Seagate External Hard Drive Beeping? Try These Fixes

Seagate external hard drives are some of the most popular hard drives. However, sometimes you may encounter certain issues with the drive, such as the device beeping after connecting it to a PC. 

The issue occurs due to a lack of sufficient power to the hard drive or if the motor inside the drive cannot spin. The first issue is easy to resolve, but the second one is more serious. In this article, we mention what you can do whenever you encounter both of these scenarios on your Seagate external hard drive.

What Causes the Beeping Sound?

The hard drive contains cylindrical platters which is the actual device that stores data. It is connected to a motor for spinning and a head slides over the platter to read/write the data. When the PC provides a small current to the head, it writes data on the platter by magnetizing small spots, and by providing a small current to those spots, the head can read the data.

But the head only goes over the platter after the platter starts rotating at full speed and stays in the resting zone in the meantime. If it stays on the platter or goes there before it reaches full speed, the platter becomes stuck and the motor cannot rotate properly.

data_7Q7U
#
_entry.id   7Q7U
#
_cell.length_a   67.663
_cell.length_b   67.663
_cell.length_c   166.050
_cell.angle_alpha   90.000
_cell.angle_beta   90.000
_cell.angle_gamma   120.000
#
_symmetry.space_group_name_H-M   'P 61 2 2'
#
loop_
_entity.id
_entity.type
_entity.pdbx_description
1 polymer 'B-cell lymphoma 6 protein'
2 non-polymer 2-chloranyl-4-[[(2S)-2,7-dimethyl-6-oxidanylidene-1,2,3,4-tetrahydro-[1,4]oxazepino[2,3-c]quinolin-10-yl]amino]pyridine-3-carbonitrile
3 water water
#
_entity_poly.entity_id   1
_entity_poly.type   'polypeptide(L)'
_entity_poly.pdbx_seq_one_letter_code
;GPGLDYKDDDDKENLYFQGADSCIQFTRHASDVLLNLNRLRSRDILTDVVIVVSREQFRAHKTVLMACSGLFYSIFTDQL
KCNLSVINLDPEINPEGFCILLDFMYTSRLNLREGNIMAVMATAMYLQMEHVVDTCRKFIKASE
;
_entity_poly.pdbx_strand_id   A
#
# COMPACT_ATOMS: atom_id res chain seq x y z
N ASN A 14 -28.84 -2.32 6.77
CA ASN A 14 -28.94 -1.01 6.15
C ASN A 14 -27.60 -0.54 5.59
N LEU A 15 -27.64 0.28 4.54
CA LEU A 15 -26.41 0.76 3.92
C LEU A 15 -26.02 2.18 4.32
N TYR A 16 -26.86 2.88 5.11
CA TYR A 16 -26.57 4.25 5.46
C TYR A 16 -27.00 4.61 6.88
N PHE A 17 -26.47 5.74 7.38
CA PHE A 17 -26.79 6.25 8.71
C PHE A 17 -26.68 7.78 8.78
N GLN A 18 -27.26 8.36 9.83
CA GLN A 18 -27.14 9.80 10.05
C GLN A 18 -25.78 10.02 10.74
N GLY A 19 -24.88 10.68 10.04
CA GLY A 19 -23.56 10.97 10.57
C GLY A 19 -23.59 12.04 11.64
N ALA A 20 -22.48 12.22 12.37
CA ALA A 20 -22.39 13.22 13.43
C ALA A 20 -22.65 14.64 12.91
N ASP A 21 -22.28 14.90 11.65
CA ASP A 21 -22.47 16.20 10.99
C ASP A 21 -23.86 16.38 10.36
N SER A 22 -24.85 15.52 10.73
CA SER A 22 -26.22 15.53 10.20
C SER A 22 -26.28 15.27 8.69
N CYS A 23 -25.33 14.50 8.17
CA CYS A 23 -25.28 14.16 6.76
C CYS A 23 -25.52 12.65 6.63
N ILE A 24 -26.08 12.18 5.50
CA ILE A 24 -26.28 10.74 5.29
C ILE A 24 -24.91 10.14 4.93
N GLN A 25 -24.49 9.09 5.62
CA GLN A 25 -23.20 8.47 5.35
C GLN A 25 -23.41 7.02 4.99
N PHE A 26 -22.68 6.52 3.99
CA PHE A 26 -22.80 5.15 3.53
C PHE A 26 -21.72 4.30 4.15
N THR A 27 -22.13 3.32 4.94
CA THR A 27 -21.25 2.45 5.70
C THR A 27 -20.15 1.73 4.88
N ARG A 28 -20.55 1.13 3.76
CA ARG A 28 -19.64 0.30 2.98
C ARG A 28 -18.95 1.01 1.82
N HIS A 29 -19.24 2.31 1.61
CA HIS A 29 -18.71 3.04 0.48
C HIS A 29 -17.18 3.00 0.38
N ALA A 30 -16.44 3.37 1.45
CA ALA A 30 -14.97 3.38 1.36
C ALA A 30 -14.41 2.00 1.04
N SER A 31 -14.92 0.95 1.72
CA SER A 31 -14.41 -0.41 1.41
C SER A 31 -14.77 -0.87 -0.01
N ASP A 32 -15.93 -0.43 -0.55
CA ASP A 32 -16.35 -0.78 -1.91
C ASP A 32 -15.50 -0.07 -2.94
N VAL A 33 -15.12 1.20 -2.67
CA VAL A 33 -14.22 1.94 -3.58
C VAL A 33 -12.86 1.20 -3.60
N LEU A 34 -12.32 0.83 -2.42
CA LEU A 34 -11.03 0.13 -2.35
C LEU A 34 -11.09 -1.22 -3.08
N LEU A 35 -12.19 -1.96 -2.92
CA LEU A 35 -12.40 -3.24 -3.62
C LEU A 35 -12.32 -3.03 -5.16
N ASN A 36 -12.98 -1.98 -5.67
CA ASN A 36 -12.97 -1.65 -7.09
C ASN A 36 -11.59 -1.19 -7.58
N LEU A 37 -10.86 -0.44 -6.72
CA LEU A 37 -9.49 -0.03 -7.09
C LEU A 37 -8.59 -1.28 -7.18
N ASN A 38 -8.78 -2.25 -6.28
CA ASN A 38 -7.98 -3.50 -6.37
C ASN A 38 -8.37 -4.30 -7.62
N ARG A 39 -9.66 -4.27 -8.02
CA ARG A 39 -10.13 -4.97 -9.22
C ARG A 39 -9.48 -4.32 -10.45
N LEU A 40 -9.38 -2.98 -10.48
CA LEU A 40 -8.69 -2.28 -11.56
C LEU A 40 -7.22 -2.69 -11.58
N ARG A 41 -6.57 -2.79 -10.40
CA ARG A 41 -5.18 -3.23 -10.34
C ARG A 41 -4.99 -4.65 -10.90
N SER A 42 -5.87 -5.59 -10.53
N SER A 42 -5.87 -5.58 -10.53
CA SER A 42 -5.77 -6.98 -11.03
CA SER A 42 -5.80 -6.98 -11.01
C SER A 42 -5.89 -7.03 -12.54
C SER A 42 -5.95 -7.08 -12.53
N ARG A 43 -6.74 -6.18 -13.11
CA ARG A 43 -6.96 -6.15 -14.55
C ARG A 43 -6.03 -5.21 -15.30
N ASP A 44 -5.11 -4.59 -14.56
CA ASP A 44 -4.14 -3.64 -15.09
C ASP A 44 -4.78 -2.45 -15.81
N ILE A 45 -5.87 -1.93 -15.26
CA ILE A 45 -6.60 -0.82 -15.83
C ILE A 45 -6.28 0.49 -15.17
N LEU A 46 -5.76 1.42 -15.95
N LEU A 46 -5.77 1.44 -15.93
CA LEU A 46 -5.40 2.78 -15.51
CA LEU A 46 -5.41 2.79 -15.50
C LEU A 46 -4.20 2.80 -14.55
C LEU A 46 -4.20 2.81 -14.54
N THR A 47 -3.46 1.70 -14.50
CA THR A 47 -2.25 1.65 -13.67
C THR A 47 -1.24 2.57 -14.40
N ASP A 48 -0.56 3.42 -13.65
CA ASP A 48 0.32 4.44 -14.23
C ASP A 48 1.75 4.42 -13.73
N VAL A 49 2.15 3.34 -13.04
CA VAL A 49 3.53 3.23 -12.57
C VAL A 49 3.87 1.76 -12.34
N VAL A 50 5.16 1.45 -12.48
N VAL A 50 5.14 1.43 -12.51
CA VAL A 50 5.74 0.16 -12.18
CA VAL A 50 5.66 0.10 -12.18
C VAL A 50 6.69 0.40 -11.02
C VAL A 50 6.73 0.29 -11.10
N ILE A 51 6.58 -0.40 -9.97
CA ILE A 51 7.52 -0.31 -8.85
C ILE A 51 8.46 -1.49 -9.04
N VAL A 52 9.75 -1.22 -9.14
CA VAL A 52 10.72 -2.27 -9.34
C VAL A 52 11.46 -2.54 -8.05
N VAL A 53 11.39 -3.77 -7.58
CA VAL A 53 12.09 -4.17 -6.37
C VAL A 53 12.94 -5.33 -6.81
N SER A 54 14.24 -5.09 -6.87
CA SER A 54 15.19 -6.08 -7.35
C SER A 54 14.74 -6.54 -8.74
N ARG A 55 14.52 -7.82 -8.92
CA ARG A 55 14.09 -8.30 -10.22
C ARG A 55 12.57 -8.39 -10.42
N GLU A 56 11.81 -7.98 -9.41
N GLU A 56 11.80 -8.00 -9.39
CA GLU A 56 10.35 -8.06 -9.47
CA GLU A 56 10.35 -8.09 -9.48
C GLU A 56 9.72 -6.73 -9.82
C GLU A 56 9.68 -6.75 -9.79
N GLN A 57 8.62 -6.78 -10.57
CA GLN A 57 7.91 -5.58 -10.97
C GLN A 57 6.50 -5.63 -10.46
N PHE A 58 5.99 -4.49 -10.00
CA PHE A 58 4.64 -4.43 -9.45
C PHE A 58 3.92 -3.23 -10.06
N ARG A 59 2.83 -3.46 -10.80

So, you may get a beeping sound if the head or slider becomes stuck on the platter due to a damaged head or other components. On the other hand, the motor will also not rotate if it is damaged or if it doesn’t receive enough power from the USB connection.

You should only encounter the issue on an HDD. SSDs do not use platters and heads as it is not magnetic disk and hence, do not cause beeps.

How to Fix Seagate External Hard Drive Beeping?

Here are the possible fixes for the beeping error on Seagate’s external hard drive:

Check Connection and Power Issues

The first thing you should do is check if there are any connection issues or if the hard drive is getting enough power through the USB. Here are the troubleshooting measures you can apply for these purposes:

  1. Try connecting the device to another USB port, especially one that comes attached to the motherboard.
  2. Try using it with another computer or see if other hard drives work on your PC.
  3. Use a powered hub in case the drive is not receiving sufficient power.
  4. Replace the cable with another one and check if it works.

If the issue is with the power or connection, you can resolve it by using the corresponding method above. If the drive continues beeping in all scenarios, it shows issues with the device hardware.

Recover Data and Replace the Hard Drive

No matter what some people say on the internet, do not freeze your drive. Doing so runs the risk of damaging the disk even more and you may not be able to recover data from it.

You can try recovering the data yourself or have an expert do it. Then, you need to take your drive to a hardware technician for repair (if possible) or replacement.

Recover Data Yourself